Last month, Ford Motor Co. announced it would leave Japan by the end of the year, claiming the country has a “closed” market. American car companies have been complaining about Japanese protectionism since the 1980s, and gradually won concessions that resulted in greater opportunities for foreign automobiles in Japan, but they seem to have benefited manufacturers other than American ones.

It’s true, as the Ford spokesman told reporters, that the Japanese government helps domestic carmakers, but there was something about his tone that implied Ford never expected much from Japan. It only sold 5,000 cars here last year, and demographics being what they are, even if all the so-called barriers were lifted tomorrow, that figure likely wouldn’t rise much. So it’s best to get out while the getting is good.

Domestic manufacturers don’t foresee much improvement in Japan either, which is why they’re concentrating on overseas markets. Toyota enjoyed ¥2.3 trillion in sales in the U.S. between April and December last year, representing a 9 percent increase in operating profit over the same period in 2014. The company recently announced it would make Daihatsu a subsidiary in order to take advantage of the company’s expertise in the kinds of small cars that can be sold in emerging automobile markets.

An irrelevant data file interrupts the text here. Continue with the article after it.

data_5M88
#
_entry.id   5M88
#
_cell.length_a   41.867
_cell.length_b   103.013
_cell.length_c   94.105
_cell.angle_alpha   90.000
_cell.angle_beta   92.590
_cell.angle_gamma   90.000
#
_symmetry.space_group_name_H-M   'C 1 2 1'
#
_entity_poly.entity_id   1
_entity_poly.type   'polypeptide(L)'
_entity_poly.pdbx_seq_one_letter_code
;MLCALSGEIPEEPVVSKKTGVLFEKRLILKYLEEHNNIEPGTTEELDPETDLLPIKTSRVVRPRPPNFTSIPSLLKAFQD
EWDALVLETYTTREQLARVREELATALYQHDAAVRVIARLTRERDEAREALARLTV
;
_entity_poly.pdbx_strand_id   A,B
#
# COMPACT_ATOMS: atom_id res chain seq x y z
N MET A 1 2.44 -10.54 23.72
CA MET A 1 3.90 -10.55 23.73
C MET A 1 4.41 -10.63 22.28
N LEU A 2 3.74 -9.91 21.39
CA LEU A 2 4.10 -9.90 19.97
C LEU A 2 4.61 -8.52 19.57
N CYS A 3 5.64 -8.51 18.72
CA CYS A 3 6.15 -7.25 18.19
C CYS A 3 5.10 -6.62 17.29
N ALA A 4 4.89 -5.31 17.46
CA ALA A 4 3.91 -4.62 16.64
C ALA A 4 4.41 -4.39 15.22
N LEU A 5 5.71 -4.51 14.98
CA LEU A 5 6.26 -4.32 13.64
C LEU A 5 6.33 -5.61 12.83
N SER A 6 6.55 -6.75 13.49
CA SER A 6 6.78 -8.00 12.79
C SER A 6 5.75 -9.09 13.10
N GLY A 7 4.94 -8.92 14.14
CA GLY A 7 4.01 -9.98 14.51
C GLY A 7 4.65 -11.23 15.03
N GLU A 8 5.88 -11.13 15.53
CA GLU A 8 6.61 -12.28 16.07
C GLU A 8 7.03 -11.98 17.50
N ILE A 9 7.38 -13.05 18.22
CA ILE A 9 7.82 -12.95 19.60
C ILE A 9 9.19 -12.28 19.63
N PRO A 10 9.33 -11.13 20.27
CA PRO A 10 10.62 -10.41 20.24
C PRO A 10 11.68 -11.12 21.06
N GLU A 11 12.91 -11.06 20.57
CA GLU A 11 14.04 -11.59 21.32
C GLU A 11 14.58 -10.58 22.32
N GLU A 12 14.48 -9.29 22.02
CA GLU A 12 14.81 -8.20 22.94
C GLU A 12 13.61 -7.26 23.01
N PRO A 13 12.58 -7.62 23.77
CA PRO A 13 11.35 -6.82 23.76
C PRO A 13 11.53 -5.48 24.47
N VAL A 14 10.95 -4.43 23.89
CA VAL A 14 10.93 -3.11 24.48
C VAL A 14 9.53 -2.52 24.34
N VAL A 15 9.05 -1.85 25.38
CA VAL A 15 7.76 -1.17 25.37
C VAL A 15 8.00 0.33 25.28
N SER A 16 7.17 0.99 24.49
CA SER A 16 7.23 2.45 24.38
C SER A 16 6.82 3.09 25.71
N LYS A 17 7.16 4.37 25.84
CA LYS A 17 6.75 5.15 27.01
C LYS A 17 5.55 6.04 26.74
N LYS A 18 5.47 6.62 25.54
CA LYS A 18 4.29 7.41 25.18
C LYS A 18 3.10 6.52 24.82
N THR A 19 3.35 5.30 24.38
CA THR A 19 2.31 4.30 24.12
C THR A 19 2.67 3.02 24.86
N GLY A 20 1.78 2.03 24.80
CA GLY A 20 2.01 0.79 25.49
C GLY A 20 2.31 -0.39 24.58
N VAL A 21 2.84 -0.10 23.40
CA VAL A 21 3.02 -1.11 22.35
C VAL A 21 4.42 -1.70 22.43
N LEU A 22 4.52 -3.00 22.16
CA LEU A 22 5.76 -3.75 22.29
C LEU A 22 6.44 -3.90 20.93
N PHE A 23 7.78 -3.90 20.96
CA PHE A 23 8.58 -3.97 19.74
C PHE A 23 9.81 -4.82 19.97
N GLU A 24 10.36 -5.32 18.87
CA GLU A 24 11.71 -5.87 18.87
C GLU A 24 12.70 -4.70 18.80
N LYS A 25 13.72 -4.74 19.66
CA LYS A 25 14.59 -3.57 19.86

Nevertheless, the company is still cautious. According to the Asahi Shimbun, although Toyota will spend ¥20 billion more on facilities investment in 2016 than it had originally planned, it is also sending out signals that workers will not receive a wage increase commensurate with the company’s record profits. Last year, Toyota’s labor union demanded a ¥6,000-a-month increase and got most of it. This year, despite an even better business performance, they will ask for about half that, understanding that management is nervous about Toyota’s “international competitiveness.”

The company asked parts suppliers in October to cut prices, a semiannual “custom” Toyota suspended two years ago in line with Prime Minister Shinzo Abe’s call for wage increases. In other words, after a brief hiatus it’s back to business as usual, which means workers in the automotive field shouldn’t expect bigger paychecks.

What this seems to indicate is that Japanese automotive workers are being asked to sacrifice wage hikes for the sake of world domination, which may also mean manufacturers think the domestic market is a lost cause. Car ownership is becoming more difficult for average people. Young Japanese are not as keen about automobiles as their elders were. Ford saw these circumstances as constituting a structural obstacle to its business, but it’s a natural phenomenon.

For Japanese baby boomers, the automobile was a prime aspirational symbol during the era of economic growth, but for millennials it is simply a tool, which means that if there is no immediate need for it, then they can do without a car. In a 2013 survey conducted by insurance company Sony Assurance, 70 percent of Japanese in their 20s said the main criterion for choosing a car was cost.

The trend away from cars as a status item started more than 20 years ago. Used car sales exceeded new car sales for the first time in 1992. New car sales peaked in 1990 at 7.78 million vehicles, while used car sales peaked at 8.24 million in 1997, and since then overall car sales have dropped. In 2014, 6.31 million used cars were sold as opposed to 5.56 million new cars. In 2015, sales for new cars and used cars decreased by 30 percent and 20 percent, respectively.